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EU's 'crazy' pension rules would spell end for final salary pensions and cost 180,000 British workers their jobs
07:36 GMT, 11 December 2012
CBI chief policy director Katja Hall said: 'Imposing 350billion more costs on business would be a disaster for the economy and for pension saving'
‘Crazy’ pensions rules from Brussels could spell disaster for millions of savers and the economy, the CBI warns today.
In a hard-hitting report, the business lobby group said the proposed changes would land British firms with a 350billion bill and cost 180,000 workers their jobs by the middle of the next decade.
Campaigners warned that the European diktat could seal the demise of rapidly disappearing final salary pensions. It comes as the funding black hole in final salary schemes swelled to 61billion, its highest point this year.
The European Commission wants to add to employers’ woes by forcing them to divert huge amounts of money into such schemes. The rules are designed to ensure firms have enough money set aside to continue paying benefits even if they run into financial difficulties.
But the CBI said Brussels meddling would backfire, with Britain’s biggest pensions lobby group also warning the damage to jobs, growth and living standards ‘would be felt for decades’.
CBI chief policy director Katja Hall said: ‘Imposing 350billion more costs on business would be a disaster for the economy and for pension saving.
‘The long-term economic outlook is so fragile and uncertain that it is crazy to entertain proposals which would cost jobs and cut so deeply into our long-term growth and competitiveness.’
Britain’s pension system was once the envy of the world.
But more than 90 per cent of final salary pension schemes in the private sector have now shut the door on new members because of the soaring costs of providing benefits.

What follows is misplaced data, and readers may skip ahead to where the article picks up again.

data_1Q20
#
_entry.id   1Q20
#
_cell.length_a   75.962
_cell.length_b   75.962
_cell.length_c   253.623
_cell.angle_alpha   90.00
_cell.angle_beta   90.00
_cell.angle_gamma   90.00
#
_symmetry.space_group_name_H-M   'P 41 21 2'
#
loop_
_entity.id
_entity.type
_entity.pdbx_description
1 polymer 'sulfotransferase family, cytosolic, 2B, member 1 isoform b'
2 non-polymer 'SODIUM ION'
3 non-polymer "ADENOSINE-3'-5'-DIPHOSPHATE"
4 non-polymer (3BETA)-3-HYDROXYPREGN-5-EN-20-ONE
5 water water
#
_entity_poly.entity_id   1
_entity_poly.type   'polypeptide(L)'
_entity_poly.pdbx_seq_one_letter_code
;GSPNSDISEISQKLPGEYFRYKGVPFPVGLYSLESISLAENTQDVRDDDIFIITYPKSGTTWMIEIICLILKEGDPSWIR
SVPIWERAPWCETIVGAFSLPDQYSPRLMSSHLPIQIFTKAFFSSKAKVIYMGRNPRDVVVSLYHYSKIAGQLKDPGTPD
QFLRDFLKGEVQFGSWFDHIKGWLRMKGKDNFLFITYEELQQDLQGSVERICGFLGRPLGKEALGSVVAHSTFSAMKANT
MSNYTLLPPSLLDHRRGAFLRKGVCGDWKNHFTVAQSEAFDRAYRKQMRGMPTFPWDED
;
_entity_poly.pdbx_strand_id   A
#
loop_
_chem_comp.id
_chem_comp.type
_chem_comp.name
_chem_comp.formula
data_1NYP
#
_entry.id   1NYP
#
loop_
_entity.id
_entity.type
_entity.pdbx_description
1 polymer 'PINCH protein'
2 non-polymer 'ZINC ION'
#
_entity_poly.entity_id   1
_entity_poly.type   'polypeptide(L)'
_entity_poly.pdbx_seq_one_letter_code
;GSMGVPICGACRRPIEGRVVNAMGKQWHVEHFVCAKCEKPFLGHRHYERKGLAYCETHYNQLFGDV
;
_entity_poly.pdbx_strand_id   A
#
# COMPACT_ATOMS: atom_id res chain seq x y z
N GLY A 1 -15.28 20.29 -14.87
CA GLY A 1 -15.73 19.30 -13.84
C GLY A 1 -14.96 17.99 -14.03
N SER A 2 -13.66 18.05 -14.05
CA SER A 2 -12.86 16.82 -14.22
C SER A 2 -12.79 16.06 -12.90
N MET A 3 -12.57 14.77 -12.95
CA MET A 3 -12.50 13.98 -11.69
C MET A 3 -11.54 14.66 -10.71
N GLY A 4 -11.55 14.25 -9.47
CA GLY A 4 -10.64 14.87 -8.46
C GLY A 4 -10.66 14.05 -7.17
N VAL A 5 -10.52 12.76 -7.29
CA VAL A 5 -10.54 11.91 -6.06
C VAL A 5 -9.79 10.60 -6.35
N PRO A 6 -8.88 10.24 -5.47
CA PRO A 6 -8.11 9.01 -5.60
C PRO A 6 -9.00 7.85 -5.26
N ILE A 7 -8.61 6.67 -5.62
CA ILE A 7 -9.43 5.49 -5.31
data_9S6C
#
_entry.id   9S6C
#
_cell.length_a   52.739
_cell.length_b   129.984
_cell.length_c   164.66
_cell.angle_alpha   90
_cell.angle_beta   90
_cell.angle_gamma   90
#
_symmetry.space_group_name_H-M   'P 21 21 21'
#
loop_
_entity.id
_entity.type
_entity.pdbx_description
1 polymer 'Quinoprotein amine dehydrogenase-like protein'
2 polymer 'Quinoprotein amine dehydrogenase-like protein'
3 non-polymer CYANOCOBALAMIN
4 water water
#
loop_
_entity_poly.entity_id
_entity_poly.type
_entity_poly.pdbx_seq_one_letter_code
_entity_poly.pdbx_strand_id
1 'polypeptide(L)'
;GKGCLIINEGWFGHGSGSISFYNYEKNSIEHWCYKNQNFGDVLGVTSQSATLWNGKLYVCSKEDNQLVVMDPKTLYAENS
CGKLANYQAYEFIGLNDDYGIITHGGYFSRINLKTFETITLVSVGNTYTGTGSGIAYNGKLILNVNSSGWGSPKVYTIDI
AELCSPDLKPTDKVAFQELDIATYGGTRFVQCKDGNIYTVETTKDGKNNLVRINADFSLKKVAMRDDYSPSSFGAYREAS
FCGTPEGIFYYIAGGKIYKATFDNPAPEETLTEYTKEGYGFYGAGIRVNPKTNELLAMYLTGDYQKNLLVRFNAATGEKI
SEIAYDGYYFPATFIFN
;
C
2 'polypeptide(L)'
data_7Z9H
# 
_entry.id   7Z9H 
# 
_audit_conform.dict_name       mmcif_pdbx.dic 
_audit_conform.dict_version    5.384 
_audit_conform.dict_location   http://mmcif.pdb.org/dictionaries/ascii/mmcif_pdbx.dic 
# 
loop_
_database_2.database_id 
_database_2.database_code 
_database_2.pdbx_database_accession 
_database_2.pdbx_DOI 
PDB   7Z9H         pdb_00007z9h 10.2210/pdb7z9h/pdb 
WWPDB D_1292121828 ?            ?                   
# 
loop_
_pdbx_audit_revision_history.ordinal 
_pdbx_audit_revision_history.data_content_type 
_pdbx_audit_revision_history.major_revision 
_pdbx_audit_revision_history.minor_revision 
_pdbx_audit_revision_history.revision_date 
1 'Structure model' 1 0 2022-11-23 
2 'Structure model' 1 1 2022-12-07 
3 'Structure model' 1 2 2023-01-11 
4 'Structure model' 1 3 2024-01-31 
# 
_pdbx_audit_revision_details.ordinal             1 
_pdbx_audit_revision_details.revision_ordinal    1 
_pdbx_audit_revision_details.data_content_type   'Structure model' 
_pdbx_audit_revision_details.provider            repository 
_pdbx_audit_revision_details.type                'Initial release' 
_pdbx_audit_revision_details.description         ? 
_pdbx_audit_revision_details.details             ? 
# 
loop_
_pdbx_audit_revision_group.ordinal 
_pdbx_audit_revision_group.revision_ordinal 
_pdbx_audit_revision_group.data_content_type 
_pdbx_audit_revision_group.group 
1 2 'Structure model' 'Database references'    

Despite this 1.9million people are paying into final salary pensions, which provide a guaranteed income based on length of service and salary at retirement.
The final proposals from Brussels will be published in the spring, with a view to implementing the new regime within the next two years.
Britain's pension system was once the envy of the world. But more than 90 per cent of final salary pension schemes in the private sector have now shut the door on new members
But business groups, campaigners and the Government are desperate for the eurocrats to keep their hands off British pensions.
Dr Ros Altmann, of over-50s group Saga and former Downing Street pensions adviser, said: ‘This is a lose-lose for British pensions and the economy.
‘Far from making pensions safer these rules could end up forcing more companies into bankruptcy. This will cause a significant acceleration in the closure of Britain’s remaining final salary pensions in this country. This really could be the final nail in the coffin.’
Pension funds are a vital source of investment for companies and infrastructure projects, with schemes across Europe holding assets of 3trillion.
But the CBI said the new regime will force employers to invest these assets in safer investments such as cash and gilts, rather than ploughing money into long-term assets such as infrastructure.
According to the CBI analysis, compiled by consultants Oxford Economics, tinkering from Brussels could also slow Britain's recovery from the recession
This would be a blow to the Coalition’s plans to kick-start the economy by securing 20billion from pension funds to finance projects such as building roads and railways.
According to the CBI analysis – compiled by consultants Oxford Economics – tinkering from Brussels could also slow Britain’s recovery.
It predicted annual economic output – or GDP – would be 2.5 per cent lower in the mid to latter part of the next decade if the changes are implemented.
Joanne Segars, of the National Association of Pension Funds, said: ‘These plans would kick our economy when it is down, and the damage to jobs, growth and living standards would be felt for decades.
‘It is incredible that Brussels wants to strip the business world of 350billion of potential investment when there are fears of a triple-dip recession.’
Separate figures published yesterday underlined the strain employers are under, with the pensions deficit for the biggest 350 firms in the UK soaring 6billion in November to 61billion. This is the difference between the amount firms owe staff in pension promises and the value of the assets in their pension schemes.